Review: ‘Paris Return’

Gentle, wryly humorous observational docu "Paris Return," from Israeli helmer Yossi Aviram, depicts the tender relationship of an aging gay couple.

Gentle, wryly humorous observational docu “Paris Return,” from Israeli helmer Yossi Aviram, depicts the tender relationship of an aging gay couple as ill health starts to slow the elder partner (the director’s uncle) and make him think of returning to his native land. More poignant than profound, the bantamweight pic will appeal to Jewish and gay-interest fests before segueing to broadcast.

Now retired, 75-year-old architect Reoven Vardi left Israel more than 50 years earlier, settling in Paris with his domestic partner of three-plus decades, sixtysomething Italian-born designer Pierluigi Rotili, in a gorgeous art-and-antique-filled apartment overlooking the Louvre. Grumpy Vardi has reached the stage where getting to bed early is one of the things he looks forward to most, and wants to be rid of once-loved possessions. Meanwhile, cheerful Rotili patiently waits on him at home and waits for him at museums, shops and doctors’ offices. While Aviram tries to explore what might happen if Vardi were to return permanently to Israel, it’s clear the attractions of Paris are too strong. As projected in HD at screening caught, low-grade tech package looked no better than that of a typical homemovie.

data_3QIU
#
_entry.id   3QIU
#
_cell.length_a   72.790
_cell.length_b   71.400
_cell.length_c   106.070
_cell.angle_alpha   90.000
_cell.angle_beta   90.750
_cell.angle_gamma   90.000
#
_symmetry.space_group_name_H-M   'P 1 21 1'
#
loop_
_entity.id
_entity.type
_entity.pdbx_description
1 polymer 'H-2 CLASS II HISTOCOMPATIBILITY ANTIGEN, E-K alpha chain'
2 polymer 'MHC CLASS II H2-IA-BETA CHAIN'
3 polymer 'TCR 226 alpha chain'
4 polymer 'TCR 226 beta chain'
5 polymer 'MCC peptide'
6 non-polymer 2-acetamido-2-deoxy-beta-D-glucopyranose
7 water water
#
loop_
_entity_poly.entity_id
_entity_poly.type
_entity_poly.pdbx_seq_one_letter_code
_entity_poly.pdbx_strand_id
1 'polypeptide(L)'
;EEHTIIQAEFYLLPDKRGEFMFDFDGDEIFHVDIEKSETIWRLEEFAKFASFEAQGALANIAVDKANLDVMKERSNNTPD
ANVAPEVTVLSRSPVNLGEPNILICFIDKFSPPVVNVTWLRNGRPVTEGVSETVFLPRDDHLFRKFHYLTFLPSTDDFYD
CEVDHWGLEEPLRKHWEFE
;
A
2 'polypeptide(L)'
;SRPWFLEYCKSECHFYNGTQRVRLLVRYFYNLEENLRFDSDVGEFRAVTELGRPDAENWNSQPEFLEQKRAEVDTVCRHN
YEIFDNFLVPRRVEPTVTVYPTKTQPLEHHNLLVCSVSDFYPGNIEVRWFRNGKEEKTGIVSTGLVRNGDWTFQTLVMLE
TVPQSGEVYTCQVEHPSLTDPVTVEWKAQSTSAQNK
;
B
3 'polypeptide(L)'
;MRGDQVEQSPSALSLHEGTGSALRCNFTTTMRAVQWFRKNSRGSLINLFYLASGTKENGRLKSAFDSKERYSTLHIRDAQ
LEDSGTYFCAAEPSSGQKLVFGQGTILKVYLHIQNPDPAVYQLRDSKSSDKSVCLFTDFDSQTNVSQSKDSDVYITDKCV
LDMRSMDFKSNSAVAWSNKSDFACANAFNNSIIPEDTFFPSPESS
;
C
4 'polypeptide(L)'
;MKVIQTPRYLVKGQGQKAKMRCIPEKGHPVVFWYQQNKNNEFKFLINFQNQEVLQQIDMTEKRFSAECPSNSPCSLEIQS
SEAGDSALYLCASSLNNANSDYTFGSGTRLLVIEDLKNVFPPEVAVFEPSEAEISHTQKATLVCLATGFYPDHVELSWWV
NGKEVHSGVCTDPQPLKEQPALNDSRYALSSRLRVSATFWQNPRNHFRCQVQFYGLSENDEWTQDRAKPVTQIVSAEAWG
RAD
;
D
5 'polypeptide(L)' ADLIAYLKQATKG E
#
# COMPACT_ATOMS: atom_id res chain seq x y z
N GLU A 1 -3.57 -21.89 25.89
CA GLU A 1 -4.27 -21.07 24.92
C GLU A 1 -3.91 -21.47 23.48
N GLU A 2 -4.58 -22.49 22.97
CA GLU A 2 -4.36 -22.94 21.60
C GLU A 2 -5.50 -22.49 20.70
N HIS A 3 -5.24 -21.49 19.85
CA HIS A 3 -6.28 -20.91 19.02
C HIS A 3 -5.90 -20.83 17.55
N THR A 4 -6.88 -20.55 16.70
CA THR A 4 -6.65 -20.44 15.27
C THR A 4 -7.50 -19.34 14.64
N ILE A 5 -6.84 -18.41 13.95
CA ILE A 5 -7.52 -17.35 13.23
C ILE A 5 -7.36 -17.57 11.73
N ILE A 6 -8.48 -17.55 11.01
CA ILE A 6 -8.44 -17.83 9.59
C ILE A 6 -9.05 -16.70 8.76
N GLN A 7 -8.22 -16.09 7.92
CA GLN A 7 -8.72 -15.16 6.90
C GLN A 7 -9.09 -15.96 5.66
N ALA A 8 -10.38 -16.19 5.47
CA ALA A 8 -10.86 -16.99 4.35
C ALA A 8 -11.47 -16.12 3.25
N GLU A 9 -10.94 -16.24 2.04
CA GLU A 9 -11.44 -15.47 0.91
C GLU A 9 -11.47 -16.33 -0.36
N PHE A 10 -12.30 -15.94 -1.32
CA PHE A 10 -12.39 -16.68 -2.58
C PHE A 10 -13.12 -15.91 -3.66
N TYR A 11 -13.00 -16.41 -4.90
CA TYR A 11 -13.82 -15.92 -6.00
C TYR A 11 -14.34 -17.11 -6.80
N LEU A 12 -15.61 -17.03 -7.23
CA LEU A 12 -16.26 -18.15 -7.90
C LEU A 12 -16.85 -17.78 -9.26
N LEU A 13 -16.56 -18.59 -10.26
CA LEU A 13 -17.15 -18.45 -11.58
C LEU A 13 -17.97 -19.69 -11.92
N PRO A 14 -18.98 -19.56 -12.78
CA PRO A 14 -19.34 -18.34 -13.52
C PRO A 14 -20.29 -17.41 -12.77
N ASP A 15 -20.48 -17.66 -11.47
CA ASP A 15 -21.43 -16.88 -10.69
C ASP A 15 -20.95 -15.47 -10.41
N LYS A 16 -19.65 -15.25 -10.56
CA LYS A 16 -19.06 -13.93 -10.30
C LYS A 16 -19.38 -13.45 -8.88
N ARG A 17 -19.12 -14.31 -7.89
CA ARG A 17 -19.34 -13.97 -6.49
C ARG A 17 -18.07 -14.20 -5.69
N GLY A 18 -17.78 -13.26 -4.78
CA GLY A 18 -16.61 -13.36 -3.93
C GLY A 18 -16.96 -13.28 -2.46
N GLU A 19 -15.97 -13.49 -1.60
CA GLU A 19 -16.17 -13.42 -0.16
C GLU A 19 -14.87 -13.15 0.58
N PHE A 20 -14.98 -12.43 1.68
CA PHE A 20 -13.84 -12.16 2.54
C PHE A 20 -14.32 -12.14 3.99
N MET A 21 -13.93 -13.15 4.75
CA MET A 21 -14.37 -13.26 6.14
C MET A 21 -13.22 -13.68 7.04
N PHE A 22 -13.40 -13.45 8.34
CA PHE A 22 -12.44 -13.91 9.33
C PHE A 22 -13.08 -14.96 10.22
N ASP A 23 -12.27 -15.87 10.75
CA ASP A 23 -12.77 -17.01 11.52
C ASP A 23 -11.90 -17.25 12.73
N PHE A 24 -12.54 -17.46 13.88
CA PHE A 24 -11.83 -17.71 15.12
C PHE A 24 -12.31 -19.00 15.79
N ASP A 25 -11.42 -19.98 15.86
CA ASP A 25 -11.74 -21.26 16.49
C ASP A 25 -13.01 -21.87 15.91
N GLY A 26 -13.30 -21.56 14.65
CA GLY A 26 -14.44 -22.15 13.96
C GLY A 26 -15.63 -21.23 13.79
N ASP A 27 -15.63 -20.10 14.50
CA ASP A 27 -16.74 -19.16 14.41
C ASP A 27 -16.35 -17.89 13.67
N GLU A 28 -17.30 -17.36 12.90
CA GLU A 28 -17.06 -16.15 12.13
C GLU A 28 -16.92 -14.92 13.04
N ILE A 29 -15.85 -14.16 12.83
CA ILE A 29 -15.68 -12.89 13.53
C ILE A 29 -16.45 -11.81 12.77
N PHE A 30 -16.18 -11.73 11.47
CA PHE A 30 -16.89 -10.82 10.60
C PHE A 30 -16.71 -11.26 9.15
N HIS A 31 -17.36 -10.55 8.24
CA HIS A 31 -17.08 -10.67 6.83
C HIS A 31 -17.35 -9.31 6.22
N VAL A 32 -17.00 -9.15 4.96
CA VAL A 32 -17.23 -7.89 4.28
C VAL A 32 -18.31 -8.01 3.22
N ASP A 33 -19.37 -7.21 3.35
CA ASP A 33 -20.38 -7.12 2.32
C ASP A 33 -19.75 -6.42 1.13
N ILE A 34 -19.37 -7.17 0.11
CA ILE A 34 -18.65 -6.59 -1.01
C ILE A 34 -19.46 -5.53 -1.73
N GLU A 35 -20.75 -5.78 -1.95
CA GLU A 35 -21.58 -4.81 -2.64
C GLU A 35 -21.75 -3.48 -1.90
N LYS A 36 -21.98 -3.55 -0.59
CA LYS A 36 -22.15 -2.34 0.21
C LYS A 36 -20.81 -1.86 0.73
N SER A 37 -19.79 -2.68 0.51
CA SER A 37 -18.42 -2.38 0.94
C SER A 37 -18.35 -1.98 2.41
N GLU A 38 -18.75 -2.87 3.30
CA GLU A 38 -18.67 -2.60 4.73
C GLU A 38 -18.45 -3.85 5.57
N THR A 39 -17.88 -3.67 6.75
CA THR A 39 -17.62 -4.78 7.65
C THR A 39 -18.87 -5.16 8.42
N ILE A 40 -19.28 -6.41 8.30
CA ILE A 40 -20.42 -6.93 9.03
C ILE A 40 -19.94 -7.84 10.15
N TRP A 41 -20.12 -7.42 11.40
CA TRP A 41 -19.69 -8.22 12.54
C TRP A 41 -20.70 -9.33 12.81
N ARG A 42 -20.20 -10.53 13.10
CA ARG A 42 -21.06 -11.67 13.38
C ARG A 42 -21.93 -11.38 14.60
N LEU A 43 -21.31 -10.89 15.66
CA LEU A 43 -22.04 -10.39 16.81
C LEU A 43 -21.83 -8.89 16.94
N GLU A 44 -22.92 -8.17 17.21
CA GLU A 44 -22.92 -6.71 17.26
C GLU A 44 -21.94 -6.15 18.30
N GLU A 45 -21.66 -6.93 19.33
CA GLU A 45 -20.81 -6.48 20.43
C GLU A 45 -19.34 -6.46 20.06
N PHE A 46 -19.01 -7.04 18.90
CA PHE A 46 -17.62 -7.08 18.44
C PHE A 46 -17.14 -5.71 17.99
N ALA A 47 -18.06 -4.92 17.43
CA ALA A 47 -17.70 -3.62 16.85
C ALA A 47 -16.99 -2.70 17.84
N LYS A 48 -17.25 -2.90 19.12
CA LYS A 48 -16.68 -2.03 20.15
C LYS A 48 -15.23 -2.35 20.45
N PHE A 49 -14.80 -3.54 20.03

Paris Return

Israel

Production

A Belfilms production with the support of Makor Foundation for Israeli Films, ZDF/Arte, EBT Greek Radio Television, YES. (International sales: Belfilms, Tel Aviv.) Produced by Noemie Schory, Itay Kentor. Directed by Yossi Aviram.

Crew

Camera (color, HD), Aviram; editor, Sari Ezouz. Reviewed at Seattle Film Festival (competing), June 10, 2010, Running time: 71 MIN.

With

Reoven Vardi, Pierluigi Rotili. (Hebrew, French, Italian dialogue)

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